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Clinton and His Faithful, Forever on the Same Page

N.Y. Book Signing Draws Many Fans of Bill

By Lynne Duke
Washington Post Staff Writer
Wednesday, June 23, 2004; Page C01

NEW YORK, June 22 -- The rain pummels the masses. They're outside, huddled on the sidewalk. They've got their overnight blankets and umbrellas and picnic chairs and nostalgia. They're ready to pontificate for the sound-bite-hungry TV crews, ready to tell how much better it was back then, how much they miss their Bill, still.

Former president Bill Clinton soon will arrive at the Barnes & Noble store in Rockefeller Center to sign his new book, turning midtown Manhattan into another installment of what the Daily News has dubbed the "Bubba Bombardment." The line of book-seekers snakes from Fifth Avenue to Avenue of the Americas, from 48th Street to 49th. Close to 2,000 people have queued up.

Some of the nearly 2,000 book buyers who lined up outside the Barnes & Noble store in Rockefeller Center for a chance to meet the author of "My Life." (Tina Fineberg -- AP)

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Clinton's Book Tells of Strains on Marriage (The Washington Post, Jun 19, 2004)
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By all indications -- Alfred A. Knopf has printed 1.5 million copies of "My Life" and has reserved press time for reprinting -- the book-buying public seems ready for 957 pages of Clinton reflecting on Clinton, as well as on Arkansas, the White House, his presidency, his many detractors and, of course, the Big She, Monica Lewinsky.

In the store, awaiting his arrival, we are wedged between "Drama" (a title, "Forbidden Acts," catches the eye) and "Fiction." "Mystery" is a few aisles away. Such Clinton-era themes.

The bookstore bristles with anticipation. He is late. He is Clinton. But then a cheer arises from outside in the rain, near the sign that says "Barnes & Noble Welcomes President Clinton."

And then there he is, bathed in the flashes from cameras, the sound of shutters clicking and cheers from inside the bookstore, too. He's got that aw-shucks mouth-gaping expression, as if this moment is something new, something fresh, though he's had this kind of moment thousands of times.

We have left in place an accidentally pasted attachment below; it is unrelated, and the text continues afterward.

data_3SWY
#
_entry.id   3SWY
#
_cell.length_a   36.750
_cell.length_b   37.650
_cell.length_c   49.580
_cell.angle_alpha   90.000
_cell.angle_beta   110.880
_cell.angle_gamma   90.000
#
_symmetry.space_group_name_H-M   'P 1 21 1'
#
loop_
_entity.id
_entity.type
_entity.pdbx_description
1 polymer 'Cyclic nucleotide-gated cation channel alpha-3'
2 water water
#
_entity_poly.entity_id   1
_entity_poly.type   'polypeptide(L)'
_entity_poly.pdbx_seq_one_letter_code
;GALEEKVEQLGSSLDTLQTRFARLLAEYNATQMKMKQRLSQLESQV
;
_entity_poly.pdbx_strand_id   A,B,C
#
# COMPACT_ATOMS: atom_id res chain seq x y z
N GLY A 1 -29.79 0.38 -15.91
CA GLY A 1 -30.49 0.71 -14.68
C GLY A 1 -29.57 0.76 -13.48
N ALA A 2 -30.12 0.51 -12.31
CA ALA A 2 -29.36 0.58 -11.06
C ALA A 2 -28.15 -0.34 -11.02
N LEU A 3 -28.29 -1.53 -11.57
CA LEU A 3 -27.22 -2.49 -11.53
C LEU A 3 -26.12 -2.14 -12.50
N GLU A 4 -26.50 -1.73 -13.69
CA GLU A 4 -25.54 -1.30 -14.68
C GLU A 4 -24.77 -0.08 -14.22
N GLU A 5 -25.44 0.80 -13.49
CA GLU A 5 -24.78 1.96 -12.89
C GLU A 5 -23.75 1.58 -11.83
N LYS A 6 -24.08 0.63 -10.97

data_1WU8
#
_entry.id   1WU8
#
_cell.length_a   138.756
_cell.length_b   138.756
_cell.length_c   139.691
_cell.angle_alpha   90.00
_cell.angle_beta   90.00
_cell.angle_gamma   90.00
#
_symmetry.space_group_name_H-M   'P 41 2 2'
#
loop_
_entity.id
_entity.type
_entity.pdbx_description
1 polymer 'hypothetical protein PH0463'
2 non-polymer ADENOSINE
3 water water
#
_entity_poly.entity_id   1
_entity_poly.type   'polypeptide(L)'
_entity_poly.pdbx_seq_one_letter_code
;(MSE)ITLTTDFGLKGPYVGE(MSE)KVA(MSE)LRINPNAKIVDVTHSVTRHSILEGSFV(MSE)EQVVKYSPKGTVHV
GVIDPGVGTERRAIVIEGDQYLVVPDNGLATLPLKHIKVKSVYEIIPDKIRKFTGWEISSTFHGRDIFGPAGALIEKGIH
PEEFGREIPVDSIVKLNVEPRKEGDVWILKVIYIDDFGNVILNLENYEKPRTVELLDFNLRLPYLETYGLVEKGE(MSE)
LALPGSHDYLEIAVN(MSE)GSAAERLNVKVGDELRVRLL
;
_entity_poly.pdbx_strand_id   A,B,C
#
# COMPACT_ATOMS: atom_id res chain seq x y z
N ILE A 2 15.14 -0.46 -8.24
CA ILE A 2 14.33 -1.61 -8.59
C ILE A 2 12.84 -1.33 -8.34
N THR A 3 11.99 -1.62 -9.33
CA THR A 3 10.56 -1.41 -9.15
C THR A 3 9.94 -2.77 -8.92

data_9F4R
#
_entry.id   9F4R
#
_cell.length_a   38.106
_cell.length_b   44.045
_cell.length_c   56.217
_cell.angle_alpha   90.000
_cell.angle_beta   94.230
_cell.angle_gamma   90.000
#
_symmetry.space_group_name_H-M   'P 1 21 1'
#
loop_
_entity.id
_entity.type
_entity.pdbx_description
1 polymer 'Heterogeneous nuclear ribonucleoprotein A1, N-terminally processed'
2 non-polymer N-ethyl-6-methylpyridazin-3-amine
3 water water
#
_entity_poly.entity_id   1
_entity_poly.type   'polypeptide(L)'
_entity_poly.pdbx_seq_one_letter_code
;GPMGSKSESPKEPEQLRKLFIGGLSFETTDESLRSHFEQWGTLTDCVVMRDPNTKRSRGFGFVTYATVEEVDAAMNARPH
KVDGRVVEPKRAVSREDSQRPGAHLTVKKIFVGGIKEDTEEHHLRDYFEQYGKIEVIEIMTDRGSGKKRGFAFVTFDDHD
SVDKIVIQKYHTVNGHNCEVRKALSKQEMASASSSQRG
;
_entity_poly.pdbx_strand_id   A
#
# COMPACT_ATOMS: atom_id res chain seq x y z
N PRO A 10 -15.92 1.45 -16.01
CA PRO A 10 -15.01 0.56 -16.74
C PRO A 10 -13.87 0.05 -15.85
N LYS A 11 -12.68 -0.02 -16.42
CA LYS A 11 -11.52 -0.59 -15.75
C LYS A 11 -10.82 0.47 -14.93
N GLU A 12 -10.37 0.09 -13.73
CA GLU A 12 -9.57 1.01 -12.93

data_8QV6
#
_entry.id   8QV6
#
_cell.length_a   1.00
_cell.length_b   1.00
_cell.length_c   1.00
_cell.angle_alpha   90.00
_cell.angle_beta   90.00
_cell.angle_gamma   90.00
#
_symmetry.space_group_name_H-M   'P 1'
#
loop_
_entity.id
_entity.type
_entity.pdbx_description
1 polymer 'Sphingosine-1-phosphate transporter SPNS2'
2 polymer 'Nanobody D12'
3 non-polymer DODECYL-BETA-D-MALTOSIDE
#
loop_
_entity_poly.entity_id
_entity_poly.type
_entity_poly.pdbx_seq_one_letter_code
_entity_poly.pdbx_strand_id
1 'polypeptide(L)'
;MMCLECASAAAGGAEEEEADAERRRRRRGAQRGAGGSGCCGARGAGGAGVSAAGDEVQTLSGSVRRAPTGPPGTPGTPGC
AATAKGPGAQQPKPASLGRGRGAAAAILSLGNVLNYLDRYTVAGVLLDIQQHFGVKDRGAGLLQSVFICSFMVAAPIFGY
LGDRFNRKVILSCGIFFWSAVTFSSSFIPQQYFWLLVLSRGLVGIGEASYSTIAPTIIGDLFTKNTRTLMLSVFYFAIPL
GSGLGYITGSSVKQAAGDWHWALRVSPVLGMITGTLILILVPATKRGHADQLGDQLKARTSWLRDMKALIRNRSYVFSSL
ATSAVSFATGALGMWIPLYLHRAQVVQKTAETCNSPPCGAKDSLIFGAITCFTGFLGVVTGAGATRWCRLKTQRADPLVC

"I'm glad it's finally happening," the former president says. "I've been living with this for two years."

The thought occurs: And now we shall have to live with it, too.

It's not just a book. It's not just a book launch. It seems like something more, something in the category of burnishing the image, of rehabilitating the legacy, of Clinton getting another go at his love affair with the spotlight, especially in these times when Democrats are deeply disillusioned with the Bush White House. It's more than a book. It's a kind of rallying point.

Of course, the cultural and ideological wars that surrounded the Clinton years have broken out again. The old cleavages are exposed. It may be unseemly, even just plain old, but lo and behold the debates are keeping Clinton all over the airwaves, which will no doubt help sell his book.

It started with Clinton's speech a few weeks ago to the American Booksellers Association convention in Chicago. C-SPAN carried it live and 3,000 people were in the audience. And we've had the "60 Minutes," Time magazine and USA Today interviews. "The Oprah Winfrey Show" taped a segment with him Monday that aired Tuesday to push the book. And Knopf threw a book party for him Monday night at the Metropolitan Museum of Art.

Clinton friend and lawyer Robert Barnett, holding forth in the press pit during the Barnes & Noble spectacle, calls it the "mother and father of all rollouts." There'll even be an AOL and Infinity Broadcasting town hall meeting Thursday, live.

There are so many angles to play. The dueling Clinton biographies, his and hers: Who will outsell the other? The Clinton score-settling: Does Ken Starr even care? The unkind reviews: ooouch!

The most prominent review so far came in a rare front-pager in the New York Times on Sunday, which, to quote but a snippet, called the book "sloppy, self-indulgent, and often eye-crossingly dull."

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